Chinese Chamber of Commerce’s branch office in Penang, Malaysia, dated back in 1928, at the decline of Qing dynasty and the rise of Nationalist movement in China, is one of the examples of Chinese preserved buildings overseas.
More than just protecting the site amid the modernisation—as seen across the block—conservation of such buildings in Penang, is a guarantee for indefinite time.
Penang has also preserved a number of Chinese ancestral temples.
This is an extraordinary commitment considering that keeping old buildings is inefficient as low-density offices cost space. Especially in a town that sits on a small island, separated by a strait from the rest of the country, space is extremely limited.
What the commerce says about conservation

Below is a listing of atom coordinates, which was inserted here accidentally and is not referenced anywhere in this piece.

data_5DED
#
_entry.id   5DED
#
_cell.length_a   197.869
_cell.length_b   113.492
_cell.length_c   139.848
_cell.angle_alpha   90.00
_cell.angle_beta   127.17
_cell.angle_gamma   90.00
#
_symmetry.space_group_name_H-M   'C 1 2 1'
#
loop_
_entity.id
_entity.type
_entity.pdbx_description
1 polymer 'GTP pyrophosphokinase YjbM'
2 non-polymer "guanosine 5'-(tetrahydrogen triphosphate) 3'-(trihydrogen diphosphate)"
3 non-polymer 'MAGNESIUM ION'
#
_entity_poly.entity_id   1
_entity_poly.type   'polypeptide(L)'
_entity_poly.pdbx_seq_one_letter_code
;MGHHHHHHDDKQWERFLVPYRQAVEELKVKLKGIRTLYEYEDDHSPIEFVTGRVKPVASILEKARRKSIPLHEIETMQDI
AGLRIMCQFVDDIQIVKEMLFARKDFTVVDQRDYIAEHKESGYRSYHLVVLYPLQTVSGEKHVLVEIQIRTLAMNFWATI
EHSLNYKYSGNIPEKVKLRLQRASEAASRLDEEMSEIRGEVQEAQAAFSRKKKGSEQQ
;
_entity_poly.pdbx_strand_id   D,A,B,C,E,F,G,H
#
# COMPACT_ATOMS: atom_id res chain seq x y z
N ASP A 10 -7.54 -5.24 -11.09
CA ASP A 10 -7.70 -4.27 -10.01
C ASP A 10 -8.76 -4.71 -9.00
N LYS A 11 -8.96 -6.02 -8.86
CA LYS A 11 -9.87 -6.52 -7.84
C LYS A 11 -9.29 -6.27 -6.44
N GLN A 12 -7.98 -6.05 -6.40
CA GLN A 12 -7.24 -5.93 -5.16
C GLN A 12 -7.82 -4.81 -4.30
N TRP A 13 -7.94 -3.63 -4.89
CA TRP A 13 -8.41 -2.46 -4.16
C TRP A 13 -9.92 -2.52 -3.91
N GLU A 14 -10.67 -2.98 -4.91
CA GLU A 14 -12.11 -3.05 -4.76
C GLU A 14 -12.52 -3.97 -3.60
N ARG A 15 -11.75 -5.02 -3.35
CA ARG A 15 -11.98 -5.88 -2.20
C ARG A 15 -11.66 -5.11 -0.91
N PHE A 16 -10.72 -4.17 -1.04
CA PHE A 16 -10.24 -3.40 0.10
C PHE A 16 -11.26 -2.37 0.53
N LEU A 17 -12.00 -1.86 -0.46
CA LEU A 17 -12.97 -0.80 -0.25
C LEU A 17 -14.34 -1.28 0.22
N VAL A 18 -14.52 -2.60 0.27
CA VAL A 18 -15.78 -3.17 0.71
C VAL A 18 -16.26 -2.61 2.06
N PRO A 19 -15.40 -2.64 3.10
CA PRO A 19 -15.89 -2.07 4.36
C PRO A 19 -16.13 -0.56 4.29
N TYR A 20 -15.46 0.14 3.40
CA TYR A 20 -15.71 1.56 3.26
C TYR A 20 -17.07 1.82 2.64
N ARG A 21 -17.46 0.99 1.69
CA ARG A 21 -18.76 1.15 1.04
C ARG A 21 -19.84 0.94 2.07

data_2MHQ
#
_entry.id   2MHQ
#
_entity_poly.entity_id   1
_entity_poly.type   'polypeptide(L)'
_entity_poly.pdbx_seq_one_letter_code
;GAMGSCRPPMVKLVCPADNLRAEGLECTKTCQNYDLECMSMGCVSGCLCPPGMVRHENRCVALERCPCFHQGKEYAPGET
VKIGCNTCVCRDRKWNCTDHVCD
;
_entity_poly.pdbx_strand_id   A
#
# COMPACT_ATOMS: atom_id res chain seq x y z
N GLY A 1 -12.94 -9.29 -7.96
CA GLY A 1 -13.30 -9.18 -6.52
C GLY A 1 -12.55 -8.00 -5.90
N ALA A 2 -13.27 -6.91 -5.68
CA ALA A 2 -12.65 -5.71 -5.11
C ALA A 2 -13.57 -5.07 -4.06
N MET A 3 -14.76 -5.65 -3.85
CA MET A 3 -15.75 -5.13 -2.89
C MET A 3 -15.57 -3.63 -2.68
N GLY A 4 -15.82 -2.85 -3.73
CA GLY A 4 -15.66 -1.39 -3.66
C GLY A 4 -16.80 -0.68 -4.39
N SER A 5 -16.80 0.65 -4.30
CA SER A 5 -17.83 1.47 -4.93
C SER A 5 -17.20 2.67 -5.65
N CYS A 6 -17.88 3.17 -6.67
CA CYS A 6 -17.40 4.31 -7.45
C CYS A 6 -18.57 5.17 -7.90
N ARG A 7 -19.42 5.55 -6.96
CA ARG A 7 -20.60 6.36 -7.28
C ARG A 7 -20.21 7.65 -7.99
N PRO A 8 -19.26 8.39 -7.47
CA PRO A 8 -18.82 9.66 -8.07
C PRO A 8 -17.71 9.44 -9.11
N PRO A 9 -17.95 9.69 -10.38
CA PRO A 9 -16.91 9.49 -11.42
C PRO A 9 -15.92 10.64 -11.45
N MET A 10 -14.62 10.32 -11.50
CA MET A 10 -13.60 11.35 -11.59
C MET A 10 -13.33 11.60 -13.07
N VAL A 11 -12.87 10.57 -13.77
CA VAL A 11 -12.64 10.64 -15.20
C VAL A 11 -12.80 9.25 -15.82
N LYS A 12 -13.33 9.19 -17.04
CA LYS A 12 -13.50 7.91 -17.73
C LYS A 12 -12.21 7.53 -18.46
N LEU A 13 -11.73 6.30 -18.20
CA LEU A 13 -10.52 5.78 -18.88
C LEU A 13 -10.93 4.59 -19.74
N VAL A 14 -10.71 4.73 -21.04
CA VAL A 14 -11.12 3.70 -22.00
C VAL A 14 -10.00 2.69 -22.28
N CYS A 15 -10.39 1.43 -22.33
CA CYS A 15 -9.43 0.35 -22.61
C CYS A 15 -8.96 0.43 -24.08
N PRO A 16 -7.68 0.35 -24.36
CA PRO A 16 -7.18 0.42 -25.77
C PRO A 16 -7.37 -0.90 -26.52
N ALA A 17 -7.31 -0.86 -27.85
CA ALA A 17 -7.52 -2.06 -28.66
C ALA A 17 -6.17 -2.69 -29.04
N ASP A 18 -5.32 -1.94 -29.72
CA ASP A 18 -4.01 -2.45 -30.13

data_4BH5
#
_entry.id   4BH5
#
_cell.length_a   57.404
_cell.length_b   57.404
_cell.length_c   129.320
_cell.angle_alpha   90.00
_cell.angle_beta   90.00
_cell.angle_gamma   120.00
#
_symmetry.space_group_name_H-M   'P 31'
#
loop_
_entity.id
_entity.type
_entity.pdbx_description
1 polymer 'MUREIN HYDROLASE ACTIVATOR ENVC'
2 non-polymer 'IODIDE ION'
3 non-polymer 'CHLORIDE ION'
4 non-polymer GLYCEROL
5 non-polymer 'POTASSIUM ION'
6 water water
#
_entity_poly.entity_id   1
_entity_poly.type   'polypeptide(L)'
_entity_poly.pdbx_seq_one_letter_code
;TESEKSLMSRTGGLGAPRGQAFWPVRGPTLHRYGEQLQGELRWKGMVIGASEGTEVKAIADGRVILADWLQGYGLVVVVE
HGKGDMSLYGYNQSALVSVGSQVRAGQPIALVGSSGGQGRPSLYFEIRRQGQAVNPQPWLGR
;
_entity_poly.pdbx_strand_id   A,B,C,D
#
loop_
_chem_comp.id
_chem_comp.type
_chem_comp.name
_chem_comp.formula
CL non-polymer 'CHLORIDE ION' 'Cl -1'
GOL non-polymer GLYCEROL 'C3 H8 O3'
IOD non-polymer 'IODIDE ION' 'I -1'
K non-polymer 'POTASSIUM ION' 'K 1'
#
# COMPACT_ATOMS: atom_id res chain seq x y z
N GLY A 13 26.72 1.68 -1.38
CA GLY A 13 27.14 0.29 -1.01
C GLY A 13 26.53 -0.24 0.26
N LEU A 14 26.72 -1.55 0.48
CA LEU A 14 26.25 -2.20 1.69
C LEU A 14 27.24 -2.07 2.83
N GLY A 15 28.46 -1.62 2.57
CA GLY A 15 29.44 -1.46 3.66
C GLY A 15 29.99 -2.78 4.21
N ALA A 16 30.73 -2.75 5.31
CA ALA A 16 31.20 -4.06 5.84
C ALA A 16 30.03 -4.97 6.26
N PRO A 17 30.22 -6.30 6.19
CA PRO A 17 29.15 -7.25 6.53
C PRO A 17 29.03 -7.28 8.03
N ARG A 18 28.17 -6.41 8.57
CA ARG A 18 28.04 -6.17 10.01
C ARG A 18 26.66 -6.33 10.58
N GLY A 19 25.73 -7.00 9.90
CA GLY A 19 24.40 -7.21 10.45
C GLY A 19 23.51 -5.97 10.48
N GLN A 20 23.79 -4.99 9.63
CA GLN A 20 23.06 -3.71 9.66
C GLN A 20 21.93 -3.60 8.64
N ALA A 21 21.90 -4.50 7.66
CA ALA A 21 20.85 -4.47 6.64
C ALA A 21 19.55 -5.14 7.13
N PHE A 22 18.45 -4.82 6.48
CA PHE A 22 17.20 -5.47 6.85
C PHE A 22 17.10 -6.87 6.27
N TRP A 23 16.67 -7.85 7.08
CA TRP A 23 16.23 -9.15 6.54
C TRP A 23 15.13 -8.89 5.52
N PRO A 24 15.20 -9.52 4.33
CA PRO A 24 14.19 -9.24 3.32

High-rise buildings have in the past few decades slowly scraping the skies of Penang, keeping up with demand for space. But supplying office space within these low-density old buildings deserves a praise.
This is part of the solution to ensure continuous growth for commercial and tourism sector, although economic gains to land value ratio does not look too good.
In Singapore, for instance, the policy favors land reclamation, while the city administration in Jakarta compromises the protection of heritage sites for the sake of supplying new, high-density office spaces. In many ways, however, it is hardly that each cases be compared.